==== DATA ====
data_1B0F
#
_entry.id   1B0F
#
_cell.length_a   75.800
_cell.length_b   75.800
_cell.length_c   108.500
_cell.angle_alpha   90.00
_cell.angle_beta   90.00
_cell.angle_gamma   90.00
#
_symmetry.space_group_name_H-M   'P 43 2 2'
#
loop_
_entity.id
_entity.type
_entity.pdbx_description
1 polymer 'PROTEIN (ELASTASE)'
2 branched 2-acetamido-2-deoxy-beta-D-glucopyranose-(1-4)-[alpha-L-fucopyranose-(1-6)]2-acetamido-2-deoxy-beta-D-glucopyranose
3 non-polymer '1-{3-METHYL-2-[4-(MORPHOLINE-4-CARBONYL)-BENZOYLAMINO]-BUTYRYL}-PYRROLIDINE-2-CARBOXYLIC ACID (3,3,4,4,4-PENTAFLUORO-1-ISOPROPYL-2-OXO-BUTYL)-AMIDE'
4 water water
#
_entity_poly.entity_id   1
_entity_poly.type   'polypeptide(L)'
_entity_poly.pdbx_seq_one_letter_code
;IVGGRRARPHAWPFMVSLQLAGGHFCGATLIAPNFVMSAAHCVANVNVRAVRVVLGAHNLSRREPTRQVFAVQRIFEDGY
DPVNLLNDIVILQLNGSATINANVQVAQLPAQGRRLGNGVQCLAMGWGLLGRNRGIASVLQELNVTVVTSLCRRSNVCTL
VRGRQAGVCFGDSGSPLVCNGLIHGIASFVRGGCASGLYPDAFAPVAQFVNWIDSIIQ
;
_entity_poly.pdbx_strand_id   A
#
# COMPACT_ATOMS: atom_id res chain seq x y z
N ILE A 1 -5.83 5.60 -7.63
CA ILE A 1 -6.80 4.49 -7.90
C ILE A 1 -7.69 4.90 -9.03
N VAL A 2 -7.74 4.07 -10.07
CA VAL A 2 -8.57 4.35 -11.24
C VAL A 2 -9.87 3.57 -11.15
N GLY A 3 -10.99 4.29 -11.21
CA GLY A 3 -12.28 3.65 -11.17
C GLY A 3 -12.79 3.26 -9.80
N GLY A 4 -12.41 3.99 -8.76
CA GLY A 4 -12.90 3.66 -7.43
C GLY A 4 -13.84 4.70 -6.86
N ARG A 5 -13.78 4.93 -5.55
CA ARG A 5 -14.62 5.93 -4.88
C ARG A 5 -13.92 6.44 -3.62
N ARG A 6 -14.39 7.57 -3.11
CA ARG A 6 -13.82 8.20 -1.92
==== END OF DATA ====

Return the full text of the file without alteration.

data_1B0F
#
_entry.id   1B0F
#
_cell.length_a   75.800
_cell.length_b   75.800
_cell.length_c   108.500
_cell.angle_alpha   90.00
_cell.angle_beta   90.00
_cell.angle_gamma   90.00
#
_symmetry.space_group_name_H-M   'P 43 2 2'
#
loop_
_entity.id
_entity.type
_entity.pdbx_description
1 polymer 'PROTEIN (ELASTASE)'
2 branched 2-acetamido-2-deoxy-beta-D-glucopyranose-(1-4)-[alpha-L-fucopyranose-(1-6)]2-acetamido-2-deoxy-beta-D-glucopyranose
3 non-polymer '1-{3-METHYL-2-[4-(MORPHOLINE-4-CARBONYL)-BENZOYLAMINO]-BUTYRYL}-PYRROLIDINE-2-CARBOXYLIC ACID (3,3,4,4,4-PENTAFLUORO-1-ISOPROPYL-2-OXO-BUTYL)-AMIDE'
4 water water
#
_entity_poly.entity_id   1
_entity_poly.type   'polypeptide(L)'
_entity_poly.pdbx_seq_one_letter_code
;IVGGRRARPHAWPFMVSLQLAGGHFCGATLIAPNFVMSAAHCVANVNVRAVRVVLGAHNLSRREPTRQVFAVQRIFEDGY
DPVNLLNDIVILQLNGSATINANVQVAQLPAQGRRLGNGVQCLAMGWGLLGRNRGIASVLQELNVTVVTSLCRRSNVCTL
VRGRQAGVCFGDSGSPLVCNGLIHGIASFVRGGCASGLYPDAFAPVAQFVNWIDSIIQ
;
_entity_poly.pdbx_strand_id   A
#
# COMPACT_ATOMS: atom_id res chain seq x y z
N ILE A 1 -5.83 5.60 -7.63
CA ILE A 1 -6.80 4.49 -7.90
C ILE A 1 -7.69 4.90 -9.03
N VAL A 2 -7.74 4.07 -10.07
CA VAL A 2 -8.57 4.35 -11.24
C VAL A 2 -9.87 3.57 -11.15
N GLY A 3 -10.99 4.29 -11.21
CA GLY A 3 -12.28 3.65 -11.17
C GLY A 3 -12.79 3.26 -9.80
N GLY A 4 -12.41 3.99 -8.76
CA GLY A 4 -12.90 3.66 -7.43
C GLY A 4 -13.84 4.70 -6.86
N ARG A 5 -13.78 4.93 -5.55
CA ARG A 5 -14.62 5.93 -4.88
C ARG A 5 -13.92 6.44 -3.62
N ARG A 6 -14.39 7.57 -3.11
CA ARG A 6 -13.82 8.20 -1.92